• Young minds is an excellent resource to support the mental health of young people and has produced a set of resources to help young people manage their mental health during the pandemic.

    This is a difficult period for all of us, and particularly for colleagues with existing mental ill-health: the following sources of support may help protect your mental health. The Occupational Health Service’s mental health web pages signpost a wide range of resources and sources of support

    Keeping physically active is vital to your wellbeing, Check out the Occupational Health Service resources page for lots of ideas about how to get or keep active whilst our activities are limited.

     

    There’s lots of fascinating and stimulating virtual theatre, music, museum visitors or other activities to be found online. Here are some suggested virtual activities to explore around the University:

    • Keeping the University Reading – digital resources from the Bodleian Libraries
    • Curious Minds - compiled by academics and staff of Oxford Continuing Education, these freely available educational resources  allow you to visit the world’s museums, libraries, language centres and more from your own home.  
    • Join others in the Ashmolean Museum's #isolationcreations community campaign which is encouraging creative responses to one object from the collection each day.

    Find out about volunteering opportunities in Oxfordshire (staff who are furloughed are encouraged to look for volunteering opportunities).

    • There has been much concern about the potential increase in domestic violence during this period of isolation. Find out about sources of support.   
    • If  a member of your team discloses domestic abuse, particularly in the context of COVID-19, you can seek advice from the new Everybody's business helpline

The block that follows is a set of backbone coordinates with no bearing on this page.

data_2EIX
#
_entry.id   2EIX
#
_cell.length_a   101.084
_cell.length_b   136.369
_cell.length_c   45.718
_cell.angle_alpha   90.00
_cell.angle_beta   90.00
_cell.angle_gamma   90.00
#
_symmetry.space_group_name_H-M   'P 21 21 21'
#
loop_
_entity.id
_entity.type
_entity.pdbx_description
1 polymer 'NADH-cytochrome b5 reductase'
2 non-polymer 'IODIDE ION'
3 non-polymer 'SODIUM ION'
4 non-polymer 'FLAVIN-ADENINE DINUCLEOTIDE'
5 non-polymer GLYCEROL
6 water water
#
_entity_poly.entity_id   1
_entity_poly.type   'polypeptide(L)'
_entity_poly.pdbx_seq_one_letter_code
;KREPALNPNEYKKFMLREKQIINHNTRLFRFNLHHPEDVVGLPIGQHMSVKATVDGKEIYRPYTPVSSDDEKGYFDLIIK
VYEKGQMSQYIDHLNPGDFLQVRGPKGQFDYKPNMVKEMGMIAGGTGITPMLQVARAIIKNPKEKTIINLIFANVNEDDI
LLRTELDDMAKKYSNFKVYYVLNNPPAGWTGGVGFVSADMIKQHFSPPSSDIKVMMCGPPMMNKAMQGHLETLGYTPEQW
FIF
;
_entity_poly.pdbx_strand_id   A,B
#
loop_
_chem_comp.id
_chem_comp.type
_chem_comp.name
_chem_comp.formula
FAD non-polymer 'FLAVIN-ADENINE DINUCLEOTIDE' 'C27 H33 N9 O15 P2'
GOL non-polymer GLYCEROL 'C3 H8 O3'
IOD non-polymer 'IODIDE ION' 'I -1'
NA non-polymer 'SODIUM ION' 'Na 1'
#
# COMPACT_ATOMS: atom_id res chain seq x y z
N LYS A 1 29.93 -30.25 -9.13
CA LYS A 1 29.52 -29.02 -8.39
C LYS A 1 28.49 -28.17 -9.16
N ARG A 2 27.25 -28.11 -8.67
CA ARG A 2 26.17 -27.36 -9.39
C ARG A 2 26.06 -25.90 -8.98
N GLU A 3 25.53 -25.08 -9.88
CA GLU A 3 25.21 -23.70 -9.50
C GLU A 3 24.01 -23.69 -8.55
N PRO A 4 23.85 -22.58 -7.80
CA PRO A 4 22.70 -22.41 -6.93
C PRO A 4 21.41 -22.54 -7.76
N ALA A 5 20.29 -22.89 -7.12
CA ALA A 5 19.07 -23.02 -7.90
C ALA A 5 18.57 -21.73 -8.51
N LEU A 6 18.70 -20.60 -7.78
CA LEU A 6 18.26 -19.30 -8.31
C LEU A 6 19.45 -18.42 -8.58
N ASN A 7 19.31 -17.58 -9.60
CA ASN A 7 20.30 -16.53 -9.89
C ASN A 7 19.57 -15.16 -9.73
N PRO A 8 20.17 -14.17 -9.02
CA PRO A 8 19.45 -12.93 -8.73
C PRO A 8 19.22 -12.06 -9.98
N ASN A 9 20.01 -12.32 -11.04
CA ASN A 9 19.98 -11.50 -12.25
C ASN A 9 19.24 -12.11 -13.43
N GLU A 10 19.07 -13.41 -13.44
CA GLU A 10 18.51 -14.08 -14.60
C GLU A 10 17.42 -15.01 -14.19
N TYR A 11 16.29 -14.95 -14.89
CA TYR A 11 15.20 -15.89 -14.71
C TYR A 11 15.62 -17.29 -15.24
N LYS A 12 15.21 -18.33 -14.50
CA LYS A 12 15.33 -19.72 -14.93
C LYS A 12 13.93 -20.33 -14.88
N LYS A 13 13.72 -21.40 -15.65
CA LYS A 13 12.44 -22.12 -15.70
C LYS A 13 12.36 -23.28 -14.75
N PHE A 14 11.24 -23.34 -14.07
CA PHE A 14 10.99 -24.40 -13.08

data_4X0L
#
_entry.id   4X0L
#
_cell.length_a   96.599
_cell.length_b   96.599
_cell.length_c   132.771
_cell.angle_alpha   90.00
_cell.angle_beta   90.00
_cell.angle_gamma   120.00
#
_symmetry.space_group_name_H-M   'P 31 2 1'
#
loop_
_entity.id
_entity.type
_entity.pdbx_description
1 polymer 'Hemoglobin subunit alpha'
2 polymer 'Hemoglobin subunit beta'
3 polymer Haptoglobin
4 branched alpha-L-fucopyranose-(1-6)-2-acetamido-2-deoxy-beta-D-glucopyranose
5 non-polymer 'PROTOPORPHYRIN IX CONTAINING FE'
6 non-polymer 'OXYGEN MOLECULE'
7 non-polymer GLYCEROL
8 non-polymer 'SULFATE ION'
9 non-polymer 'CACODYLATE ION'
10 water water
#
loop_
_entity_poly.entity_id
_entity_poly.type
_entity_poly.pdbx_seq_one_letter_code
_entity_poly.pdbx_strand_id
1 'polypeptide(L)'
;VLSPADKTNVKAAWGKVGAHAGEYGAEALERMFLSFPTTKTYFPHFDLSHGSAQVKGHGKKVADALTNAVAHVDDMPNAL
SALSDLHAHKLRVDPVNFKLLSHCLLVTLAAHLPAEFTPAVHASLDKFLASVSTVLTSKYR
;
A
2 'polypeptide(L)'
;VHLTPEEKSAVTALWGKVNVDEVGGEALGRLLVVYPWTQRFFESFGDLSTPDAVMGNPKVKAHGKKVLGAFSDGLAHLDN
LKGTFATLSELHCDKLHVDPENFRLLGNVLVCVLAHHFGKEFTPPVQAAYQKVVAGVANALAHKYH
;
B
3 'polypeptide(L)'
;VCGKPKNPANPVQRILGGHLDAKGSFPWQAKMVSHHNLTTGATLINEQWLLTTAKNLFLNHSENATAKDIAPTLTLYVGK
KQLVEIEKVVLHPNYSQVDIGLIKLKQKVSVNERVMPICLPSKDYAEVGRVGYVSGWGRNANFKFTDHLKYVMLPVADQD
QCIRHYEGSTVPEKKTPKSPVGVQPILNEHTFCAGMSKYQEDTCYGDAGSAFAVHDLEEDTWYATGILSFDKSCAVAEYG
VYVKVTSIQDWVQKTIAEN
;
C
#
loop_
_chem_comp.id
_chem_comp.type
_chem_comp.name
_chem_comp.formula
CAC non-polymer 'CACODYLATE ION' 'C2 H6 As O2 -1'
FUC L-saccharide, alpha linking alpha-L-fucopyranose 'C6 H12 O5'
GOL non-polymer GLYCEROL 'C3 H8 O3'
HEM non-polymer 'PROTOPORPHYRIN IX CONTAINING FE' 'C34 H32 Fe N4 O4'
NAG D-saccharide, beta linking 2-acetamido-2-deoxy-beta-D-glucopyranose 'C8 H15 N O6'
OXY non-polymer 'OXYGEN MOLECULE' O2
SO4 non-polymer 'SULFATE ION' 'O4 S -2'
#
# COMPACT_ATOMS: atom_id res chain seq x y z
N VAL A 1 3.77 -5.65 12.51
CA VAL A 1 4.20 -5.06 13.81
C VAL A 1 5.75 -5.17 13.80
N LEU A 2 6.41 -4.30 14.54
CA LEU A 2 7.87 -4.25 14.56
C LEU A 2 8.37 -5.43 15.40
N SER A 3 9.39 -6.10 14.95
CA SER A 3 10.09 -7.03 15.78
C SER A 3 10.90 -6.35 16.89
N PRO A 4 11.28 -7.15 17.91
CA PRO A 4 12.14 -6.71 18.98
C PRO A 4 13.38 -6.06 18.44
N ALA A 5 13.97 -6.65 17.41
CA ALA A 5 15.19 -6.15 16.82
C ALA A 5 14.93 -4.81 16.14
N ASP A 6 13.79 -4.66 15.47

• Mercer, a global consultancy with whom the University has occasionally engaged with on reward and benefits, have compiled some resources to help with financial matters during the COVID-19 pandemic. This is generic guidance and not specifically for University employees but may offer useful practical advice.  Mercer will be adding to the content in the coming weeks.
    • A COVID-19 Staff hardship fund has been set up.  Read more about the fund.
    Career development
    Whilst personal and career development opportunities might look different during the period that many staff are working remotely, there are still development activities you can engage with. Staff who have been furloughed might be particularly interested in the training and development opportunities and should discuss these with their line managers.

    Research Staff 

    • Research Services have put together a Webpage for externally-funded research staff which answers the most pressing questions asked by research staff with respect to funding in the current situation.
    • The Careers Service are continuing in a virtual capacity – book an appointment to talk through any aspect of your career development via Career Connect; and look out for our online Researcher-specific support.
    • Keep connected with other researchers through Oxford Research Staff Society
    • The Thriving Researcher is a programme of meet-ups on line, including social coffee mornings and sessions for people who want to start to think about the impact of COVID-19 on their research plans. It is free and open to all research staff at all universities. 
    • Ask colleagues if they might like to join you in writing partnerships or virtual boot camps

    Personal development

    • If the nature of your job means it’s hard to work from home or you have less work than usual, use the opportunity while you can to develop your skills. Staff who are on furlough are allowed to take up personal development opportunities. Talk to your line manager about what skills development would be good to do.
    • There are lots of online courses available on the People and Organisational Development website as well as a personal development toolkit
    • Molly is the IT Learning Centre's collection of online courses and resources and includes the University's subscription to LinkedIn Learning and the IT Learning Portfolio
    • The Oxford Department for Continuing Education are offering freely available educational resources through Curious Minds

    Job opportunities

    • if you are interested in changing your jobs you may be interested to explore the new internal jobs board.   ‘Internal Only’ vacancies are now only visible to employees but in order to see them you need to log into the VPN and then access them through HR Self-Service
    • If you are an employee with a fixed term contract which is nearing its end you may be interested to find out more about the Priority Candidate Support Scheme